Tropical Cyclone Seasonal Outlook for the Northern Territory

IDD10755

Australian Government Bureau of Meteorology
Northern Territory

Northern Territory Tropical Cyclone Season Outlook 2017-18

Issued at 9:30 am CST on Monday 9 October 2017.

Typical number of cyclones likely for Australia

A typical number of tropical cyclones are likely to form in the Australian region this season. The season, which runs from November to April, typically sees between 10 and 13 cyclones in Australian waters, with around four of these crossing the coast. Australia has always seen at least one tropical cyclone cross the coast each season.

This outlook is influenced by:

* ENSO-neutral to weak La Nina-like conditions in the tropical Pacific Ocean, and

* slightly warmer-than-average ocean temperatures to the north and east of Australia.

During ENSO-neutral years, the first tropical cyclone to make landfall over Australia typically occurs in late December. In La Nina years, the first cyclone landfall typically occurs earlier, around the first week of December.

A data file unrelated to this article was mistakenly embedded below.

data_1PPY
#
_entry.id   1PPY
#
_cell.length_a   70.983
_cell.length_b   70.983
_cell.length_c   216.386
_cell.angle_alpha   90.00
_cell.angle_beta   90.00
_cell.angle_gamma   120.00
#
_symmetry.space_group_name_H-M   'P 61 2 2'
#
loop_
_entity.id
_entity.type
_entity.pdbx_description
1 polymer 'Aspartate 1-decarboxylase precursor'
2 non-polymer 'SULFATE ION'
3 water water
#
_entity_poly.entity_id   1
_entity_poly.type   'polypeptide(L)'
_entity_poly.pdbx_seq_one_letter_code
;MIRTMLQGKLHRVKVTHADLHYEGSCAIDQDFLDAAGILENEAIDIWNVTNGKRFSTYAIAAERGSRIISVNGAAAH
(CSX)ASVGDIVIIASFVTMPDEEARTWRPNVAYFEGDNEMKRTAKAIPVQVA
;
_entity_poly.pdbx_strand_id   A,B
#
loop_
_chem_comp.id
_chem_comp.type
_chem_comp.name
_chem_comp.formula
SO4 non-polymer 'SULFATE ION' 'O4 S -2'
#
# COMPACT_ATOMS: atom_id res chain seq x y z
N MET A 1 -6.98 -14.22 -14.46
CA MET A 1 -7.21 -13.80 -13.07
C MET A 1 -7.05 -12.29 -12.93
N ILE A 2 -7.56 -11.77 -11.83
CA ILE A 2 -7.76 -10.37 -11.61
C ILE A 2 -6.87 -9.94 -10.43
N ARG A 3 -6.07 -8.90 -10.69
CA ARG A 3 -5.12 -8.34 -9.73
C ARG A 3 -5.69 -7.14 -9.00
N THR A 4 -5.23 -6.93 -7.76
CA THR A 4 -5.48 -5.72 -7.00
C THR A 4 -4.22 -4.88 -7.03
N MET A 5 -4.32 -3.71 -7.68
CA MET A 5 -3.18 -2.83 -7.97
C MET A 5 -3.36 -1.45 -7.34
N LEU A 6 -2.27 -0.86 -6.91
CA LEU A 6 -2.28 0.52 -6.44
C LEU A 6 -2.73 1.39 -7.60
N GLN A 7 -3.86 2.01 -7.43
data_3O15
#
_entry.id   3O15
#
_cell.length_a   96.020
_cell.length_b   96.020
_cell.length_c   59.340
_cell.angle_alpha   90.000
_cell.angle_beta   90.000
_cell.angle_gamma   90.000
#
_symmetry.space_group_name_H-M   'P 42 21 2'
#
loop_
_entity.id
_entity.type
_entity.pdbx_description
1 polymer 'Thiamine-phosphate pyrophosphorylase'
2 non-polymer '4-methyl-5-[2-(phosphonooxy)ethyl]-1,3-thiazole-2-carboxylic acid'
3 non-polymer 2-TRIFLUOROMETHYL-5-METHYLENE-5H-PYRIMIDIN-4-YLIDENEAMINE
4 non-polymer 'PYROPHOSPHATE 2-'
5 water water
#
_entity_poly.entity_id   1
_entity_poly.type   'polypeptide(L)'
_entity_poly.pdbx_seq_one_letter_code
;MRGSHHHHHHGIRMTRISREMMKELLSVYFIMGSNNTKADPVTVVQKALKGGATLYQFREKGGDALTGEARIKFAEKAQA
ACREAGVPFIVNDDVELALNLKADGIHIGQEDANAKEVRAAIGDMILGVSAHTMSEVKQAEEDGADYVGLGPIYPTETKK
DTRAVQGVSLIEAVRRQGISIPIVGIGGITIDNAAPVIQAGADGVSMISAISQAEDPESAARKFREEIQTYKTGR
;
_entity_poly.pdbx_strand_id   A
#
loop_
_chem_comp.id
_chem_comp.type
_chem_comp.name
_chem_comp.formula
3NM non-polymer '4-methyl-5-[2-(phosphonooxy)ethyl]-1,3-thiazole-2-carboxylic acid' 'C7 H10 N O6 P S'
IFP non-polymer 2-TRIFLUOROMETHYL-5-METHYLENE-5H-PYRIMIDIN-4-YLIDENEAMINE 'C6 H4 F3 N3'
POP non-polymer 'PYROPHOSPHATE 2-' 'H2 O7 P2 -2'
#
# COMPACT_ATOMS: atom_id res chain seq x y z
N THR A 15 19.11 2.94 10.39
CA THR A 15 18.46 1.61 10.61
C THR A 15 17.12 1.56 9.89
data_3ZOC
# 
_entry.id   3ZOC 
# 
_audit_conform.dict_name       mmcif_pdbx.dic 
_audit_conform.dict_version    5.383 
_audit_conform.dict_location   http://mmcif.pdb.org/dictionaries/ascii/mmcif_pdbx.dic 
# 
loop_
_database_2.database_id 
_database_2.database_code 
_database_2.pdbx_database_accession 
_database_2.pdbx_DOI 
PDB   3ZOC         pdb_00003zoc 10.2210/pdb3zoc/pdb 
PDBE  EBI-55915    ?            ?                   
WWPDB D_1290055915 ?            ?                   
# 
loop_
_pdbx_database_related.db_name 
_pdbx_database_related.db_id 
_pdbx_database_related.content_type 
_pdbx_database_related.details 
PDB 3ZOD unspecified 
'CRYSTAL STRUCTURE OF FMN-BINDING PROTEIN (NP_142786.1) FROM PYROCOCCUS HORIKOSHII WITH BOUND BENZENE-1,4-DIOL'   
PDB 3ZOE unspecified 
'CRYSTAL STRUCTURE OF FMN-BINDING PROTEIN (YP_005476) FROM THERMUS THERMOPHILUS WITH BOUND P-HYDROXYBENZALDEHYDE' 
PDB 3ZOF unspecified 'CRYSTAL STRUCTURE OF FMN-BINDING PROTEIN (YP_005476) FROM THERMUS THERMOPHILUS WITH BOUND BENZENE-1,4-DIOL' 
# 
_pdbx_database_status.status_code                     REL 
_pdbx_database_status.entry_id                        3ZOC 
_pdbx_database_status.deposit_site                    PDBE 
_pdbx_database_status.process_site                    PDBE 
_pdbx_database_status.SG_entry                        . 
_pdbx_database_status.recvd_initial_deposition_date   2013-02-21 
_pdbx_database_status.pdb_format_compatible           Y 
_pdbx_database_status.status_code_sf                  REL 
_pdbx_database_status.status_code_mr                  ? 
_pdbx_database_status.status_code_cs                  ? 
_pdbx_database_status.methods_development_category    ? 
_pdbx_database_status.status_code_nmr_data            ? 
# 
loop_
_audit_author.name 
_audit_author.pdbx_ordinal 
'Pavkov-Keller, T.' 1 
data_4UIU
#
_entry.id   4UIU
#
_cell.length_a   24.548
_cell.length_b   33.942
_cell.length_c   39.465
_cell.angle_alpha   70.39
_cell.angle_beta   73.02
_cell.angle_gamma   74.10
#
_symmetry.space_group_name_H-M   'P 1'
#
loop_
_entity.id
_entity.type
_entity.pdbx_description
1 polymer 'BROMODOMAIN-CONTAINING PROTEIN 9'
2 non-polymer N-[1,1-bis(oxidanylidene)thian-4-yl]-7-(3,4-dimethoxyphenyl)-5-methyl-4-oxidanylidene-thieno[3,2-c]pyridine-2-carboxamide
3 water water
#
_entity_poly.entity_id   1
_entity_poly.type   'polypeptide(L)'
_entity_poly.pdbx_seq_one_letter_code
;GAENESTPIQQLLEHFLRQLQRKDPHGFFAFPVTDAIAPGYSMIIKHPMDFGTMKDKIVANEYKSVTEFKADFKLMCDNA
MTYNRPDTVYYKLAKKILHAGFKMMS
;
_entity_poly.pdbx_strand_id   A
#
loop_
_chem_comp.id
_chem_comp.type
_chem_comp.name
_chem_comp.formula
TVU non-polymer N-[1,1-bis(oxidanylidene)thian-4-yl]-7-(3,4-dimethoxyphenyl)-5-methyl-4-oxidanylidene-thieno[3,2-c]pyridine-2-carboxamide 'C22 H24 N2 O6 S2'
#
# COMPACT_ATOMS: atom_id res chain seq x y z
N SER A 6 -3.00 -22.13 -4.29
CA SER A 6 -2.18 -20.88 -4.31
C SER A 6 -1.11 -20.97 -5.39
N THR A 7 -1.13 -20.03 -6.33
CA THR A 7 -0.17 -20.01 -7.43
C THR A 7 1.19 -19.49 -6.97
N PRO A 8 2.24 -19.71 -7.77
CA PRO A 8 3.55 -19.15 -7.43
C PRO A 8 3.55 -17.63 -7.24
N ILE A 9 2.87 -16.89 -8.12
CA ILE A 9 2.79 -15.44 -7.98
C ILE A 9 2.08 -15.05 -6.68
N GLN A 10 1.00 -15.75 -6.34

Tropical cyclones that do not make landfall can still have a significant impact on coastal communities, through heavy rainfall, storm surges, and large waves.

Summary of the Tropical Cyclone Seasonal Outlook for the Northern Territory

A 53% chance of an above average number of tropical cyclones in waters around the Northern Territory, the north Kimberley coast and the Gulf of Carpentaria (average number is two or three).

* In a typical year the Northern region experiences around three cyclones, and one or two tropical lows that later become cyclones after moving into the Western or Eastern regions.

* At least one coastal crossing is likely.

* The outlook accuracy for the Northern Region is very low.

* National Tropical Cyclone Outlook - http://www.bom.gov.au/climate/cyclones/australia/

During the cyclone season, stay up to date with forecasts and warnings from the Bureau of Meteorology and follow instructions from local emergency services authorities.

Further information: